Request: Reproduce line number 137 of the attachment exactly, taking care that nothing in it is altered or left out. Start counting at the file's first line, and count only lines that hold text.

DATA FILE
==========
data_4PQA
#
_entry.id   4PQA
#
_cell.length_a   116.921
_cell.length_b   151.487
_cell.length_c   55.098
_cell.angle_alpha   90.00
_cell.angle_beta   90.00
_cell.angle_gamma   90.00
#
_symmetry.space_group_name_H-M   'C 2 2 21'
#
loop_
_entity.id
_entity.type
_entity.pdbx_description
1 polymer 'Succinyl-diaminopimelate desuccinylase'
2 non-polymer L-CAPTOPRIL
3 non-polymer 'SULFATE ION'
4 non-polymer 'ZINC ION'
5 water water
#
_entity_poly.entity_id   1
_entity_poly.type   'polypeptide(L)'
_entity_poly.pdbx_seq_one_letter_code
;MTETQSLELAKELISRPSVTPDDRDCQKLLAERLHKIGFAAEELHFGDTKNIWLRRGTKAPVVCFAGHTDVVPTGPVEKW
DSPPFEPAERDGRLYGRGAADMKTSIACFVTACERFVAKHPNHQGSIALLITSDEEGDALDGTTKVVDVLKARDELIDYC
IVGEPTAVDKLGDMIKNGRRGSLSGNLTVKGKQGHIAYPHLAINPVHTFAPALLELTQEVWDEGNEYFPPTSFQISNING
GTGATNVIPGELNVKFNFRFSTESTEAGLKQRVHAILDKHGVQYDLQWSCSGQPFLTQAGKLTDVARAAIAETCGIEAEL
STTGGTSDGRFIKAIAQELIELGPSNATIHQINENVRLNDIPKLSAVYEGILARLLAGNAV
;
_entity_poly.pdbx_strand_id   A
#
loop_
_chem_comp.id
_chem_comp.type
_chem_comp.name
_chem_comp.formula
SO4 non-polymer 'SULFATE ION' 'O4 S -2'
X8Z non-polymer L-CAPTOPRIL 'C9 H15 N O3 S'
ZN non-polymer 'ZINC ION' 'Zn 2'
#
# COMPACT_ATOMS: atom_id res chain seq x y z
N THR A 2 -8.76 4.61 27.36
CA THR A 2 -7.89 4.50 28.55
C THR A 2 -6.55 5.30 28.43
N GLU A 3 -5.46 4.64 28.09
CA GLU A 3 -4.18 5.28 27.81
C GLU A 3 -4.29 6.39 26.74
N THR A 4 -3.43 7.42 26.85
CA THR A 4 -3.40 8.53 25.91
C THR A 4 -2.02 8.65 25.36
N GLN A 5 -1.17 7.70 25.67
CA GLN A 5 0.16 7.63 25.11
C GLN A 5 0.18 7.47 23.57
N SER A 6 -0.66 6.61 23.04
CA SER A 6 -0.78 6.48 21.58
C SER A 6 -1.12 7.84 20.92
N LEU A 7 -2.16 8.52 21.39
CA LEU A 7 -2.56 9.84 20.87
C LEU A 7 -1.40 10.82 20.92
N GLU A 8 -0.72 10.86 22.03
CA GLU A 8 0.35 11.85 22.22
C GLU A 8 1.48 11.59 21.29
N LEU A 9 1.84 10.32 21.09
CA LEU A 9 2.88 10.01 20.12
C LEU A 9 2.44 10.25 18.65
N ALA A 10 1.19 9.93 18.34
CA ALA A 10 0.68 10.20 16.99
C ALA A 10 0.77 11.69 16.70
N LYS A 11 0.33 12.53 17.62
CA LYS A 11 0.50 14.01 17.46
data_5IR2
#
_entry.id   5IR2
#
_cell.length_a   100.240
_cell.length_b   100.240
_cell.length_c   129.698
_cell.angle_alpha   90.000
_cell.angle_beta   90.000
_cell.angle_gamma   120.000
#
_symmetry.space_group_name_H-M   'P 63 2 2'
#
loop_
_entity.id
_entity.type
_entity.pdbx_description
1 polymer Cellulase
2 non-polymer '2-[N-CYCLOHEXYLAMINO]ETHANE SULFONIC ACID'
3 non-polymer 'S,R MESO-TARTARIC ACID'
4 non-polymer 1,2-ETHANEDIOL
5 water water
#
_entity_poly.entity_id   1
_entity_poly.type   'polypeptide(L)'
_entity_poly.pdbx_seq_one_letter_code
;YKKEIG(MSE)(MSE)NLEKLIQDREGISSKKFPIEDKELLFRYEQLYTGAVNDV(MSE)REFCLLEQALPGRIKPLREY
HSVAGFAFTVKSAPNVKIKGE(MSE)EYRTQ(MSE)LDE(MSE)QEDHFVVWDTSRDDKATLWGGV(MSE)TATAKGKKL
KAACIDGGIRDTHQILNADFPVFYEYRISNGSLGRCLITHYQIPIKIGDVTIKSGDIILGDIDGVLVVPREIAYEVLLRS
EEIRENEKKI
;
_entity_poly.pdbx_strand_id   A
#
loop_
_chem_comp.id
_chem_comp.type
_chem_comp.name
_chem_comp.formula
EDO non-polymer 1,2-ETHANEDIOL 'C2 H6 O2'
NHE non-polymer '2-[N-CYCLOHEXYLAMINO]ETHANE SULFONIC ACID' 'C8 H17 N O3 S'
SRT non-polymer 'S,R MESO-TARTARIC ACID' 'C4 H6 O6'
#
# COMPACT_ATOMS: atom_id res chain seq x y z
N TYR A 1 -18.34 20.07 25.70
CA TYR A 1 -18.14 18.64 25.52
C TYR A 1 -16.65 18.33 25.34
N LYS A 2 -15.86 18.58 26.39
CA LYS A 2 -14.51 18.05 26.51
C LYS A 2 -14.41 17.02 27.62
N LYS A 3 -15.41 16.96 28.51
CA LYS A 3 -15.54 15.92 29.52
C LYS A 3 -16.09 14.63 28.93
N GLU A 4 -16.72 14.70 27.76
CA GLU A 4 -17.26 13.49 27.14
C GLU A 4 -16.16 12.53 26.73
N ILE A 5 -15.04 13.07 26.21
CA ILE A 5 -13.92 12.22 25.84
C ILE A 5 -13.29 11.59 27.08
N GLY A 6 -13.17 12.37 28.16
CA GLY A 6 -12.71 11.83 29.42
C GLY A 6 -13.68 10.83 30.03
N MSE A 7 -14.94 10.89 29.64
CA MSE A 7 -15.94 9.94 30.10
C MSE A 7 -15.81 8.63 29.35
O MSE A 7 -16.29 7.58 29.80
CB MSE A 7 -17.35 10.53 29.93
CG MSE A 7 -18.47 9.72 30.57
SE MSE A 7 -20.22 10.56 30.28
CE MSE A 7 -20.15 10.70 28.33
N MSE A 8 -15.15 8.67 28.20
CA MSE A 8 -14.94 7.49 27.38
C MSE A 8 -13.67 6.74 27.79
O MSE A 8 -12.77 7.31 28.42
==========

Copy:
C MSE A 7 -15.81 8.63 29.35